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'Sleepy Hollow' DVD Review
Regular reviewer Kevin Ross has checked in with his review of Paramount's DVD release of Tim Burton's Sleepy Hollow. Here's what Kevin thought:

SLEEPY HOLLOW
Paramount DVD

When I saw this film in the theater last fall I thought it was the best horror film I'd seen in years. It was certainly the most nostalgic, with its deliberate touches of old Hammer horror films. Of course with Tim Burton at the helm it also had more than its fair share of morbid whimsy, making it all the more enjoyable.

All the requisite Burton touches are here -- Sleepy Hollow is a maniacal stew made up of horror, adventure, humor, and fantasy elements. Andrew Kevin Walker's (Seven) script takes Washington Irving's original American folk horror story and spins it off in an entirely different direction. If the film has a flaw it's that Irving's Headless Horseman is given a different motivation for his favorite pastime; that this horrible apparition can be controlled by a human agency deprives the Horseman of some of his unnatural power.

The film overcomes this drawback by offering an excellent cast, a marvelously eerie atmosphere, several startling visuals, incredible special effects, and some dazzling action sequences. Johnny Depp is great as New York City police constable Ichabod Crane, sent to the small Dutch farming village of Sleepy Hollow to investigate several decapitation murders. Depp plays Crane as a fussy, frequently cowardly know-it-all who finds out he really doesn't know it all. He seems for all the world to be channeling the spirit of the late Hammer Films star Peter Cushing, who played Baron Frankenstein, Dr. Van Helsing, and Sherlock Holmes with exactly the same sort of twitchy, almost hammy fervor Depp shows here. It's a brave performance, especially since in the supplementary materials Depp and Burton both compare Crane to a scared little girl. Hell, he faints three or four times throughout the movie. How's that for an action hero?

The rest of the cast is just as good. Christina Ricci is more beautiful than ever, and barely recognizable in blonde tresses. Marc Pickering is quite good as Crane's young assistant, Masbath. Also included are Michael Gambon, Miranda Richardson, Casper Van Dien, Michael Gough, Jeffrey Jones, Richard Griffiths, Ian McDiarmid, and, in brief cameos, the great Christopher Lee and (though uncredited) Martin Landau. The Horseman is played for the most part by British stuntman Ray Park, best known as Star Wars: The Phantom Menace's Darth Maul. Of course, you can't tell that, because he's missing his head. And when he has a head, it's Christopher Walken's. Yah!

The special effects are also impressive. You WILL believe that this is a murderous Headless Horseman, a deadly two-fisted fighter with hatchet and sword. The fight scenes are fast and furious, especially the breathtaking one pitting Depp and Van Dien against the Horseman. The decapitations are also incredible, each one slightly different than the last, all VERY believable.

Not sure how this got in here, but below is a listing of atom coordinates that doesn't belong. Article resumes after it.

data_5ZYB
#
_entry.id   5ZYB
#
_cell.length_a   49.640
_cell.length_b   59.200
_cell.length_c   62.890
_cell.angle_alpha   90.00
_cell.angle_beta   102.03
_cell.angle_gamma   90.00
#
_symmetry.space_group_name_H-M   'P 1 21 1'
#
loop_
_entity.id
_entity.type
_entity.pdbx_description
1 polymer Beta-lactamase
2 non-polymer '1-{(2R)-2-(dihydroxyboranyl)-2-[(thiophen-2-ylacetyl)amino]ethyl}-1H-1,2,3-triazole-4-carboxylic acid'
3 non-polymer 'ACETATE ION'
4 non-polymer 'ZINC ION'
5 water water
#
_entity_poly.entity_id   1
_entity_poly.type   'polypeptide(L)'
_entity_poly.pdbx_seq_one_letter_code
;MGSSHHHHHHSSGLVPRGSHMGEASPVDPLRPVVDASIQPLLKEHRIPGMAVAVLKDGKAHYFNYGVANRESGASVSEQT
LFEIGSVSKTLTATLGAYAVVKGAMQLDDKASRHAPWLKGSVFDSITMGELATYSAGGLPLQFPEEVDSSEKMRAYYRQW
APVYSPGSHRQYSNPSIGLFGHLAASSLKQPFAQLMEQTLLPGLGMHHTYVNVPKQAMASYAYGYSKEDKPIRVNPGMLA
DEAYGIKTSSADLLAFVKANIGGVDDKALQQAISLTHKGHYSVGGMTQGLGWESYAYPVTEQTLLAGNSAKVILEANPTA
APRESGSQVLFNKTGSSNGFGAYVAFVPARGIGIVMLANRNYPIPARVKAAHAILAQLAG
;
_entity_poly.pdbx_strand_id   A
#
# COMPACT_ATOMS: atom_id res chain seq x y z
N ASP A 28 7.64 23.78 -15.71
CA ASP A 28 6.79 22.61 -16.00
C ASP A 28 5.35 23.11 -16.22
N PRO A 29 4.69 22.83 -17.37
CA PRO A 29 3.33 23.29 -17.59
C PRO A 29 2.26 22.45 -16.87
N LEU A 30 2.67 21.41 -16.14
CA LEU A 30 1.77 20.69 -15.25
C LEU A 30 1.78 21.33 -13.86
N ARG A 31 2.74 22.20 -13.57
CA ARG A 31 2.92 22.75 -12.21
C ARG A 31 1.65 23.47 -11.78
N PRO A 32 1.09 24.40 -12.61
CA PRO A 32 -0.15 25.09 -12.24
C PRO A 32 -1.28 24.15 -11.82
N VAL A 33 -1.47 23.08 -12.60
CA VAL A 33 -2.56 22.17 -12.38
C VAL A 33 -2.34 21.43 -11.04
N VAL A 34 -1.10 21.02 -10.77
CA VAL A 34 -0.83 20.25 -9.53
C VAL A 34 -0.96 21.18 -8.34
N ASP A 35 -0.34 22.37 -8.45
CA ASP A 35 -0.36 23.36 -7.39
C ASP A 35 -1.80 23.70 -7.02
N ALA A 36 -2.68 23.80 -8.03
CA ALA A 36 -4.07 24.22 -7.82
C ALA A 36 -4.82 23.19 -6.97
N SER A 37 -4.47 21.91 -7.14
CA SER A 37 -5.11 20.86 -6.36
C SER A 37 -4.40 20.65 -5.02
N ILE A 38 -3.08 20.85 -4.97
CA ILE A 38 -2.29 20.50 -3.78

The sets are wonderful too. The village was actually built from scratch in England, and it looks great: hazy, muddy, creepy -- even BETTER than the sets of those old Hammer horror movies. Scarecrows, haystacks, weird dead trees, and that bloody windmill! Much of the film was shot on soundstages, perhaps adding to the weird yet beautiful atmosphere of Sleepy Hollow.

There are scares aplenty too. From the village guard's eerie watch as the fog snuffs out torches and deer scatter before the approach of SOMETHING, to the Horseman's bloodcurdling visit to a midwife's family, to the flight up through the windmill (though the original script handles this slightly better), Sleepy Hollow is undoubtedly Tim Burton's scariest movie. And the coach/horse chase near the film's conclusion is probably the best of its kind on film, perhaps surpassing even the chariot race in Ben Hur.

The DVD release of Sleepy Hollow has oodles and gobs of extra features, and these don't disappoint either. There are two different trailers, scene selection with 19 different chapter breaks, biographical sketches of several cast members, and a rather humdrum photo gallery. The best bits are two "making of" documentaries, a shorter one consisting mainly of interviews with cast and crew, the second a more elaborate and informative 30-minute behind the scenes piece which aired on cable when the film was in theaters. Finally, there is a running commentary of the film by Tim Burton which is also very enjoyable. Burton invokes everything from Hammer horror movies to The Outer Limits, silent movies, classic horror films like Mario Bava's Black Sunday and Roger Corman's Pit and the Pendulum, and fairy tales, among other things. It's good to hear a filmmaker talk about genre traditions and history rather than just special effects, for a change.

In short, I thought this was the best horror film of 1999 (yes, I KNOW there was another, more popular candidate, but I prefer an emperor with clothes, thank you very much). It looks and sounds great on DVD, and there are a bunch of cool extras. If you're a fan of old-fashioned horror films, you'll love this. Gore and action fans will find much to like about Sleepy Hollow too. Get it.

Watch your heads!

Kevin Ross


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